I joined Vet Sustain at the end of 2023 and am extremely excited to continue to promote sustainability in our profession in this role. As well as having a keen interest in zoo species, wildlife, exotics and conservation, I am dedicated to improving animal welfare across species, with a focus on preventative health. I have done a lot of work on small animal sustainability, both in terms of how practices can become more sustainable but also in terms of how we can inspire the pet-owning public to keep their pets in a way that reduces their impacts on the planet. I’m also writing a book on sustainable pet ownership to continue to explore these themes and educate the public! I am a member of the UK One Health Coordination group and feel strongly that we have to recognise that we humans are indeed animals living with other animals in our shared ecosystem, rather than considering these elements in isolated interacting units.

What does a typical day look like for you?

A typical day for me at the RSPCA can vary quite a lot - some days I’m in meetings with our wildlife centre vets or managers, other days I’m running leadership workshops on animal welfare or ethics, other days I’m out with inspectors learning about the work we do to rescue animals. I often have meetings with external stakeholders to link-up the best approaches to wildlife and discuss how we can collaboratively support the professions to work with these species in the best possible ways. While I do occasionally miss the clinical work, and the opportunity to anaesthetise a tiger or treat a giraffe, I love having bigger impacts on many more animals and feeding into impactful work such as legislation changes around wildlife management, for example, that can not only help conservation but also improve animal welfare for many millions of animals.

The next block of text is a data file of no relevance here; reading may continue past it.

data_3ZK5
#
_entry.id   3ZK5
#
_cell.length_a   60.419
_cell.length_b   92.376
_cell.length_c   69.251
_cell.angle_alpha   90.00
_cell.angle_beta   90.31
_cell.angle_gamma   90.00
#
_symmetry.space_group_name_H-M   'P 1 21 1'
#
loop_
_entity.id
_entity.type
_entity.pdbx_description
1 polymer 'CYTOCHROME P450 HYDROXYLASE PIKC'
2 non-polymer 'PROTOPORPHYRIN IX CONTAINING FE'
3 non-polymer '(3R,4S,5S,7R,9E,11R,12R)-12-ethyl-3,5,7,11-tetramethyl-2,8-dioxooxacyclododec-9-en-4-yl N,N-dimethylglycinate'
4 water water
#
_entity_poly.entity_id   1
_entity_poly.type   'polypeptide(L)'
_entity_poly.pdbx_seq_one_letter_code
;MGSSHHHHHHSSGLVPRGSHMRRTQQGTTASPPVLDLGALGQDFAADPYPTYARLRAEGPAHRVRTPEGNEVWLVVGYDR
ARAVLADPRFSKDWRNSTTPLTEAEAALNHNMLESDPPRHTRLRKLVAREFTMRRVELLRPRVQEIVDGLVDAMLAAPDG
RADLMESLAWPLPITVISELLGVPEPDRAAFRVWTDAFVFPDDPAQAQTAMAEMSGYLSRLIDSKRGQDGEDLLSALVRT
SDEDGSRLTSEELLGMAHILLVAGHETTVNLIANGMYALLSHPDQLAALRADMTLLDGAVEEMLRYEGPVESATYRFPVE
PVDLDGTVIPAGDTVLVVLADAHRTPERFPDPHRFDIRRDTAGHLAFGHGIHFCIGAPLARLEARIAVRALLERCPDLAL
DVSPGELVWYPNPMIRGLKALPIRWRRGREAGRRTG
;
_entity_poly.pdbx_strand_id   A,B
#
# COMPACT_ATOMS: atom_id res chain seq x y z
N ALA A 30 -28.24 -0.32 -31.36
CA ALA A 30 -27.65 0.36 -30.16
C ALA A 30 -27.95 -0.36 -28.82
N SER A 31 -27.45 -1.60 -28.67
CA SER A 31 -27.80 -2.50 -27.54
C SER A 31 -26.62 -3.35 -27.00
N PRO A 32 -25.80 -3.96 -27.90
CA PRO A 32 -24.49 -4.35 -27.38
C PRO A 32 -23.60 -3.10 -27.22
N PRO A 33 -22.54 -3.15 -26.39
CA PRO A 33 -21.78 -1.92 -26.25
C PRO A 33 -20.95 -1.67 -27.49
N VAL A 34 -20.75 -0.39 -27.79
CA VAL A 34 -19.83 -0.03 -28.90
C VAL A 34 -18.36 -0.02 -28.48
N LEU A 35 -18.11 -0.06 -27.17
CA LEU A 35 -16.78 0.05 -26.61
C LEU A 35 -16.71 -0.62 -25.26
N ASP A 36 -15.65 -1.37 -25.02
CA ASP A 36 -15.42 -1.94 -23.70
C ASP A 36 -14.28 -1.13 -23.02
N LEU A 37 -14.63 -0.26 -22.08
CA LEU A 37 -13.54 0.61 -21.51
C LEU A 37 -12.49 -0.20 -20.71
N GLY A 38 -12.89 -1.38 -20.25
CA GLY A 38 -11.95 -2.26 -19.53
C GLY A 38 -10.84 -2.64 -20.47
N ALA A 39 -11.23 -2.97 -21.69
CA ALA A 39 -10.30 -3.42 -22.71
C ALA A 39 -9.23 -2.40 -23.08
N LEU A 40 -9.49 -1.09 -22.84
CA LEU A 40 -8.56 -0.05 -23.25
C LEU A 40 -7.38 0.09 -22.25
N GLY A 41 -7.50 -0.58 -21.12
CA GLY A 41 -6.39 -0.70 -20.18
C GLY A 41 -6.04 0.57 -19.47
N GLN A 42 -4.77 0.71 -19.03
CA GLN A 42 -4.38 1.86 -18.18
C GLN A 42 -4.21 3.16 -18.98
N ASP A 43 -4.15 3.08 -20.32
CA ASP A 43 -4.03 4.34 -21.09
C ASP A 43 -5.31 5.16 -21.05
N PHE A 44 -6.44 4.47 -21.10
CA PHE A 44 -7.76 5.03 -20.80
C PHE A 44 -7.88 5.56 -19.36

What is your most favourite part of your job?

My favourite part of my job is working collaboratively with diverse stakeholders to achieve impactful change. I strongly feel that I want spend my life doing whatever I can to improve animals’ lives, and to help ensure that the planet we share will continue to function to support future generations of animals, including humans.